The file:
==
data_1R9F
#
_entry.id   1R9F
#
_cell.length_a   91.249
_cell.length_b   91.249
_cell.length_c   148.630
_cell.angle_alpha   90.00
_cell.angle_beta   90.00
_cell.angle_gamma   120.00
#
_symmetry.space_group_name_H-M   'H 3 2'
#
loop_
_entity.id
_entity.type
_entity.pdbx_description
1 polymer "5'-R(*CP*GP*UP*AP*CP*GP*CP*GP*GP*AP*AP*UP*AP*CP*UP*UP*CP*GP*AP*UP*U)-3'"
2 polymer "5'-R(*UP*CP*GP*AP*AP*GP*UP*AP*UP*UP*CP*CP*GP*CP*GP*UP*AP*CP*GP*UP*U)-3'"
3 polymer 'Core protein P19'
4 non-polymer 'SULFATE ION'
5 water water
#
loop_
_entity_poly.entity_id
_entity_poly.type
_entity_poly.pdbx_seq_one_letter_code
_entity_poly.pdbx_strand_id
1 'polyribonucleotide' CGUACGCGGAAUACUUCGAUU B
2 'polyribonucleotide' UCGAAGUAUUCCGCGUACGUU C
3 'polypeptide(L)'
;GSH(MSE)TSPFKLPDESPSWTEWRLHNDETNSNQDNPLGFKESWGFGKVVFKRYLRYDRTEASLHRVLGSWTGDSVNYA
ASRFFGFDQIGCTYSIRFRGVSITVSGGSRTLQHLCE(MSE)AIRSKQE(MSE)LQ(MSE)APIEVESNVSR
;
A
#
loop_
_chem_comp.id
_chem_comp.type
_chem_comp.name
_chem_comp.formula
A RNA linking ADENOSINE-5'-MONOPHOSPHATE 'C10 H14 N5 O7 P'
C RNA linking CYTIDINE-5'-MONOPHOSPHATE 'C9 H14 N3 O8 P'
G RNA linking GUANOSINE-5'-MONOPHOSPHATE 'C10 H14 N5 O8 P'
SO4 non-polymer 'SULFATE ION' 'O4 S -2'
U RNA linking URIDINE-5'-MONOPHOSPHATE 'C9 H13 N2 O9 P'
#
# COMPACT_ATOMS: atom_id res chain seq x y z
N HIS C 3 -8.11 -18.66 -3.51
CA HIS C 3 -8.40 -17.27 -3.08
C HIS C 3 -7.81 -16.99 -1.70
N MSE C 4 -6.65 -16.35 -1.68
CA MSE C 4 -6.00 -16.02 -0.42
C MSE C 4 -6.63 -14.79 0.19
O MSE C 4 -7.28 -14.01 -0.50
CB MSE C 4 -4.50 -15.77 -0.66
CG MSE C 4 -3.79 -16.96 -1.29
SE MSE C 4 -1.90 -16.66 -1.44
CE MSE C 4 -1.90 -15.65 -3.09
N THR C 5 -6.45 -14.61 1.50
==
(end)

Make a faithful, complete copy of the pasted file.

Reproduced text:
data_1R9F
#
_entry.id   1R9F
#
_cell.length_a   91.249
_cell.length_b   91.249
_cell.length_c   148.630
_cell.angle_alpha   90.00
_cell.angle_beta   90.00
_cell.angle_gamma   120.00
#
_symmetry.space_group_name_H-M   'H 3 2'
#
loop_
_entity.id
_entity.type
_entity.pdbx_description
1 polymer "5'-R(*CP*GP*UP*AP*CP*GP*CP*GP*GP*AP*AP*UP*AP*CP*UP*UP*CP*GP*AP*UP*U)-3'"
2 polymer "5'-R(*UP*CP*GP*AP*AP*GP*UP*AP*UP*UP*CP*CP*GP*CP*GP*UP*AP*CP*GP*UP*U)-3'"
3 polymer 'Core protein P19'
4 non-polymer 'SULFATE ION'
5 water water
#
loop_
_entity_poly.entity_id
_entity_poly.type
_entity_poly.pdbx_seq_one_letter_code
_entity_poly.pdbx_strand_id
1 'polyribonucleotide' CGUACGCGGAAUACUUCGAUU B
2 'polyribonucleotide' UCGAAGUAUUCCGCGUACGUU C
3 'polypeptide(L)'
;GSH(MSE)TSPFKLPDESPSWTEWRLHNDETNSNQDNPLGFKESWGFGKVVFKRYLRYDRTEASLHRVLGSWTGDSVNYA
ASRFFGFDQIGCTYSIRFRGVSITVSGGSRTLQHLCE(MSE)AIRSKQE(MSE)LQ(MSE)APIEVESNVSR
;
A
#
loop_
_chem_comp.id
_chem_comp.type
_chem_comp.name
_chem_comp.formula
A RNA linking ADENOSINE-5'-MONOPHOSPHATE 'C10 H14 N5 O7 P'
C RNA linking CYTIDINE-5'-MONOPHOSPHATE 'C9 H14 N3 O8 P'
G RNA linking GUANOSINE-5'-MONOPHOSPHATE 'C10 H14 N5 O8 P'
SO4 non-polymer 'SULFATE ION' 'O4 S -2'
U RNA linking URIDINE-5'-MONOPHOSPHATE 'C9 H13 N2 O9 P'
#
# COMPACT_ATOMS: atom_id res chain seq x y z
N HIS C 3 -8.11 -18.66 -3.51
CA HIS C 3 -8.40 -17.27 -3.08
C HIS C 3 -7.81 -16.99 -1.70
N MSE C 4 -6.65 -16.35 -1.68
CA MSE C 4 -6.00 -16.02 -0.42
C MSE C 4 -6.63 -14.79 0.19
O MSE C 4 -7.28 -14.01 -0.50
CB MSE C 4 -4.50 -15.77 -0.66
CG MSE C 4 -3.79 -16.96 -1.29
SE MSE C 4 -1.90 -16.66 -1.44
CE MSE C 4 -1.90 -15.65 -3.09
N THR C 5 -6.45 -14.61 1.50